Personal Video Conferencing (PVC) is a telecommunication technology that allows for two-way video and audio transmissions. The Church provides this technology to leaders worldwide for face-to-face communications in meetings, interviews, training, and so forth without needing to travel long distances. It is especially valuable in units that are spread out over large geographic areas.
Who is authorized to use PVC?
Those authorized to use PVC include bishops, branch presidents, ward and stake executive secretaries, stake and branch clerks, stake technology specialists, stake and district presidencies, stake high councilors, mission presidencies, MTC presidencies, temple presidencies, Area Presidencies, Seventies, and LDS Church employees (see a complete list on the PVC wiki page).
Stake and ward leaders in Utah, however, are not authorized to use PVC. Because Utah-based leaders generally live close to their ward and stake members, they have less need to communicate over long distances via PVC. If Utah-based leaders feel that they have a legitimate need for PVC, they may contact the Global Service Center to request an account on an exception to this policy.
Authorized individuals who wish to use PVC can go to the PVC login page, click Request an Account, sign in using their LDS Account user name and password, and begin using the system without any additional authorization. Your current calling or Church employment status information is stored in your LDS Account, and the system automatically authorizes approved users.
When should I use PVC?
PVC is especially valuable for leaders of Church units that are spread across large geographic areas. They can meet with others over long distances and still have face-to-face interaction. This can save travel costs and reduce the amount of time away from home.
Leaders should use PVC to conduct interactive, personal meetings, such as presidency meetings, council meetings, training sessions, and personal priesthood interviews. For example, a member of the Sixth Quorum of the Seventy recently held several meetings with stake presidents in his area using PVC. They were all located some distance from each other, but were able to have a face-to-face experience without the travel.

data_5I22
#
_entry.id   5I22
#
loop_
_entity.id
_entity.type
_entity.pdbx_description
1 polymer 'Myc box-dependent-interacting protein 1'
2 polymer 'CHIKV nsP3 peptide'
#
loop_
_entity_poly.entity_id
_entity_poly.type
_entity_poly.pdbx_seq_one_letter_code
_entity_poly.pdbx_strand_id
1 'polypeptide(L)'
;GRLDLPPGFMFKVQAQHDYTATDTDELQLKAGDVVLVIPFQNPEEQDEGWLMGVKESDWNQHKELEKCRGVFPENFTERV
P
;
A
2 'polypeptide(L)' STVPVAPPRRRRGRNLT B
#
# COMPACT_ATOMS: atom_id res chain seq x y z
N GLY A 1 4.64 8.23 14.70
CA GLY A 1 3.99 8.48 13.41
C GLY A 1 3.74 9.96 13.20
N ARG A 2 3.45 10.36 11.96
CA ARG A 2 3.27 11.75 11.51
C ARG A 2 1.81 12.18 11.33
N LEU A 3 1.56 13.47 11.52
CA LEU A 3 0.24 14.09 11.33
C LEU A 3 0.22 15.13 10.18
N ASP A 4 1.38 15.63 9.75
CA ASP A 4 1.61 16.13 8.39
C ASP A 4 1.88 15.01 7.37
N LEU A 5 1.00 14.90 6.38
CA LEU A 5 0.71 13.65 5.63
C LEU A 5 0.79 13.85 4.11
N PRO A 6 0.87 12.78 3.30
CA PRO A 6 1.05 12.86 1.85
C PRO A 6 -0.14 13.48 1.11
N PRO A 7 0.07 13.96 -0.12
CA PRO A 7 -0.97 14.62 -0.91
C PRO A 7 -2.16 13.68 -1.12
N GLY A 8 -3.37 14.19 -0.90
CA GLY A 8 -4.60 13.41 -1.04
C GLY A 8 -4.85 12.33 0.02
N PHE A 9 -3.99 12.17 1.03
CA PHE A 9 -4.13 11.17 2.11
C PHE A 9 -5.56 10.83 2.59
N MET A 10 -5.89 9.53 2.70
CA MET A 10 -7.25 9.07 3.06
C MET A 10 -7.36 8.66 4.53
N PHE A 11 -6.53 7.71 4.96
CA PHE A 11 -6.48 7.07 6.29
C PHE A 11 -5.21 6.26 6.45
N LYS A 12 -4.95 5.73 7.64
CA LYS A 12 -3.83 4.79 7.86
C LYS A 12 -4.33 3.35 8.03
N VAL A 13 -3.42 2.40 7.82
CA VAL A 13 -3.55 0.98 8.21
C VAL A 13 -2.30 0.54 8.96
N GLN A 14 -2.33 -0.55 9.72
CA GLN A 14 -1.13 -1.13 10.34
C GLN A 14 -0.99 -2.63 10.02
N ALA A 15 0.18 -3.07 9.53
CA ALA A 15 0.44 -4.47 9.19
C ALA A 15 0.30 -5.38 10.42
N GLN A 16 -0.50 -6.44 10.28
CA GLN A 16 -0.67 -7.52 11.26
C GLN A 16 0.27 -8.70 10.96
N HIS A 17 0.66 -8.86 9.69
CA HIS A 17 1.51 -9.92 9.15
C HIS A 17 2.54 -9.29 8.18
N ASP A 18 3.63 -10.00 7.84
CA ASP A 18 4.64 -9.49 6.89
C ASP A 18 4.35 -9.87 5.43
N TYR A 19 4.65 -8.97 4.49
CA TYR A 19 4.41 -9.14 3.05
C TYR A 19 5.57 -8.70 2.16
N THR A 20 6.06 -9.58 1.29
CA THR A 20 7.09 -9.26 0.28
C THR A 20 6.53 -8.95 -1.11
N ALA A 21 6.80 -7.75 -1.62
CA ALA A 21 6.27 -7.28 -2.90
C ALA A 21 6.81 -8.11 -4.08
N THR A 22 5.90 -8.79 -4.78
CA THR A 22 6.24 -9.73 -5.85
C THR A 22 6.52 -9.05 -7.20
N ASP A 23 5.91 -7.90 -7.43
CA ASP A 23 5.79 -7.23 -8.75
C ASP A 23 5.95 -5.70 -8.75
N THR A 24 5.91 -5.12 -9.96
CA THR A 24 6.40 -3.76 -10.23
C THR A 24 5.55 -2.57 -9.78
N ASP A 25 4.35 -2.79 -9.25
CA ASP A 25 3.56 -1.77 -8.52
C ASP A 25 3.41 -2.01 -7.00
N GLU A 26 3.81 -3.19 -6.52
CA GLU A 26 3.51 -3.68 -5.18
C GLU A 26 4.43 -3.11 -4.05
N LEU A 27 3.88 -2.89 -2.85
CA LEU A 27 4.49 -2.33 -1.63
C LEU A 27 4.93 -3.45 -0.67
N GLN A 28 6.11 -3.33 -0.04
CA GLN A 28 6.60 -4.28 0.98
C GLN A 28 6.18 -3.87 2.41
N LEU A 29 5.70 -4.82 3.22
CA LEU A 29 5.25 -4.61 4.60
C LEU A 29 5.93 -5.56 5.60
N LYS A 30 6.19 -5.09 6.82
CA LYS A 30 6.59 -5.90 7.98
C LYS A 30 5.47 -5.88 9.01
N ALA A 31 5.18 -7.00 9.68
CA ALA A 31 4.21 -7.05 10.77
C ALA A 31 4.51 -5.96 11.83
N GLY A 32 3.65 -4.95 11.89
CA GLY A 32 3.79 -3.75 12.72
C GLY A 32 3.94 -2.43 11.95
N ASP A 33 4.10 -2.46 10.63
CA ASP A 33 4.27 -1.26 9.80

In some cases, you may want to include someone on a PVC call who is not on the authorized leaders list. For example, a bishop may wish to hold a ward council meeting using PVC. He can invite the participants as guests even though they do not have PVC accounts. PVC does allow you to invite people that are not authorized PVC users to your PVC meeting; however, there is a charge every time the PVC software is downloaded, so this feature should be used with discretion. For instructions on how to invite participants without PVC accounts, see How to Invite a Guest on the LDSTech wiki.
PVC is not meant to replace personal contact. If all of your leaders and meeting participants can easily travel to your local meetinghouse, you should continue to meet there.
Note that PVC is for Church use only.
What are the system requirements and tools?
To use PVC, you will need six things:
- Be in one of the authorized leadership positions or be a Church employee.
- LDS Account. You sign up for PVC using your LDS Account. If you don’t have an LDS Account, you can sign up for one by going to ldsaccount.lds.org. For more information on LDS Account, visit the LDS Account wiki page.
- Broadband Internet connection. Your broadband Internet should have minimum download and upload speeds of 500 kbps (1 Mbps or higher is preferred). It’s also better to use a wired Internet connection (instead of wireless) while making PVC calls.
- PC or Mac computer. Make sure your PC is plugged into AC power when using PVC. CPU performance is usually lower when on battery, which will negatively affect PVC performance.
- Camera. Built-in cameras on laptops are adequate. However, USB webcams (Logitech webcams work well) give a much higher quality picture and have better lighting auto-adjustments.
- Audio equipment. Using the built-in microphone and the built-in speakers on a laptop is not recommended. Built-in mics are generally poor quality, and using the mic and speakers together will create an echo for everyone else on your PVC call. Instead, try using a USB headset or USB speakerphone, or use earphones and the webcam microphone (if available).
For more information about recommended PVC equipment (including specific webcams, audio solutions, and headsets, see Get started with Personal Video Conferencing and Personal Video Conferencing requirements.
Where can I go for more information and training on PVC?
Most of your questions about PVC can be answered through the PVC page on the wiki, where there are articles, tutorials, and links to instructional screencasts about PVC. You can also ask your stake technology specialist for help.
You can also attend a webinar about PVC on December 15. See this post for information on webinar registration and times.
Since the Global Service Center (GSC) serves a large volume of users, you should contact the GSC only after seeking help from other resources.